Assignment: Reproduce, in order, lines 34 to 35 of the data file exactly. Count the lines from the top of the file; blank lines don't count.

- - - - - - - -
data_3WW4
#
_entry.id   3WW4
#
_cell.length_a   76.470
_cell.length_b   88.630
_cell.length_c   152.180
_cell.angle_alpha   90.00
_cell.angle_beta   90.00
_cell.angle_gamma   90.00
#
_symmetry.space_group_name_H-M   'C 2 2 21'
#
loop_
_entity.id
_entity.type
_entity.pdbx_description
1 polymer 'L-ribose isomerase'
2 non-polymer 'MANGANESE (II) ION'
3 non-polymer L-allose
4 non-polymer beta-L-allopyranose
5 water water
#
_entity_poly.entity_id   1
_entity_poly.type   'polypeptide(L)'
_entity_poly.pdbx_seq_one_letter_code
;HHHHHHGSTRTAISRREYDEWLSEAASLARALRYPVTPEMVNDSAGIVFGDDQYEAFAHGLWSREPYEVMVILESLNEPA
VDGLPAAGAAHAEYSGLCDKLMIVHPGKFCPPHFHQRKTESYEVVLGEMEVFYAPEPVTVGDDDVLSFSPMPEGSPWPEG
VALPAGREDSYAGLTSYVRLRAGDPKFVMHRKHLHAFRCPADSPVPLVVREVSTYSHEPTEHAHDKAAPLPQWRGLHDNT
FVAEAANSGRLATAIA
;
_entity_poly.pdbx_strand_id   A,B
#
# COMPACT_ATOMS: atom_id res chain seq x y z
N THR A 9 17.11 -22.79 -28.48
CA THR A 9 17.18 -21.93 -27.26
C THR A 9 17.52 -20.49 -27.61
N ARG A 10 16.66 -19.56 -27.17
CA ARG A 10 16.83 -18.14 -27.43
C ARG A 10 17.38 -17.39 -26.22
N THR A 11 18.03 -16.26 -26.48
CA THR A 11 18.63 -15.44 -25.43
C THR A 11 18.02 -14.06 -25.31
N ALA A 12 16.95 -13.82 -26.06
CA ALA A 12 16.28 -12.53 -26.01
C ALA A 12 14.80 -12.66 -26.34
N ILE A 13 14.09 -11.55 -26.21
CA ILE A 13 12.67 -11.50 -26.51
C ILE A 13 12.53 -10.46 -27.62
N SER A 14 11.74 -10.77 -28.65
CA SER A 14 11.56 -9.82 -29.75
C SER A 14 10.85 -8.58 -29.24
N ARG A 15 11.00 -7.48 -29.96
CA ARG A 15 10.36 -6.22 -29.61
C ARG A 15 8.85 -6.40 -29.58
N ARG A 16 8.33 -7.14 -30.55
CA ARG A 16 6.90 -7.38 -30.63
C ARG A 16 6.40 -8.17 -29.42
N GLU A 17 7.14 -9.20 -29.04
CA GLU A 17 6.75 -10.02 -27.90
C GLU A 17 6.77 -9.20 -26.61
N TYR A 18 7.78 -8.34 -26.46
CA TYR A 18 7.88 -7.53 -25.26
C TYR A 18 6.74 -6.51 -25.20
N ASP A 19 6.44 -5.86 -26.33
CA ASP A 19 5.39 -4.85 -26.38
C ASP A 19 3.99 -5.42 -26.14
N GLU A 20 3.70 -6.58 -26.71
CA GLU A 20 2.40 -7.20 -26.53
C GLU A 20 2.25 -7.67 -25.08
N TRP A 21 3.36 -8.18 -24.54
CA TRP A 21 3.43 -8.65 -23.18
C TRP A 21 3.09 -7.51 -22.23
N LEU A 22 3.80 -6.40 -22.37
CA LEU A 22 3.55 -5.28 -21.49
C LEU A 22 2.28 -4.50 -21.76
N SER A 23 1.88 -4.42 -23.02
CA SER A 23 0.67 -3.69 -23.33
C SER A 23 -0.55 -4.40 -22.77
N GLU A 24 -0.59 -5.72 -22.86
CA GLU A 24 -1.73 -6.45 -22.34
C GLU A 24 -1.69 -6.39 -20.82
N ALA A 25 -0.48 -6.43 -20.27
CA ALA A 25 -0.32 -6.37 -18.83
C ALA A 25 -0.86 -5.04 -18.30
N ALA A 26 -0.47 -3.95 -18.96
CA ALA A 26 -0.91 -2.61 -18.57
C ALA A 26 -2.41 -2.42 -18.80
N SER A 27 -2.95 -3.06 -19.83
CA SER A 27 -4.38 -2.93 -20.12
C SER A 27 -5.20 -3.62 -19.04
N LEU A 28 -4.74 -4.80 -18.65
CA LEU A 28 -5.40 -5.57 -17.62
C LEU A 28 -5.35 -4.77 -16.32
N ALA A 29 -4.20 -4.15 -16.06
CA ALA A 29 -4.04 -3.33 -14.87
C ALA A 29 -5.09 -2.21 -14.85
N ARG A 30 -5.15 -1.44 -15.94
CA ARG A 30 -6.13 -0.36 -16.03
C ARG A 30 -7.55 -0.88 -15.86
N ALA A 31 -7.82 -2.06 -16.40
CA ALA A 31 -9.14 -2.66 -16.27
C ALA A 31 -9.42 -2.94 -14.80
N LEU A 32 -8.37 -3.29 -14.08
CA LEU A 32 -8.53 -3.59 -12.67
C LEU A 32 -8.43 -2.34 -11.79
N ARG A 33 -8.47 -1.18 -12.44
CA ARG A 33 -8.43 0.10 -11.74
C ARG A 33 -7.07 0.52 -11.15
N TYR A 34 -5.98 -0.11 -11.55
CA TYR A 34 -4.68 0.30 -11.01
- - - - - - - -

# COMPACT_ATOMS: atom_id res chain seq x y z
N THR A 9 17.11 -22.79 -28.48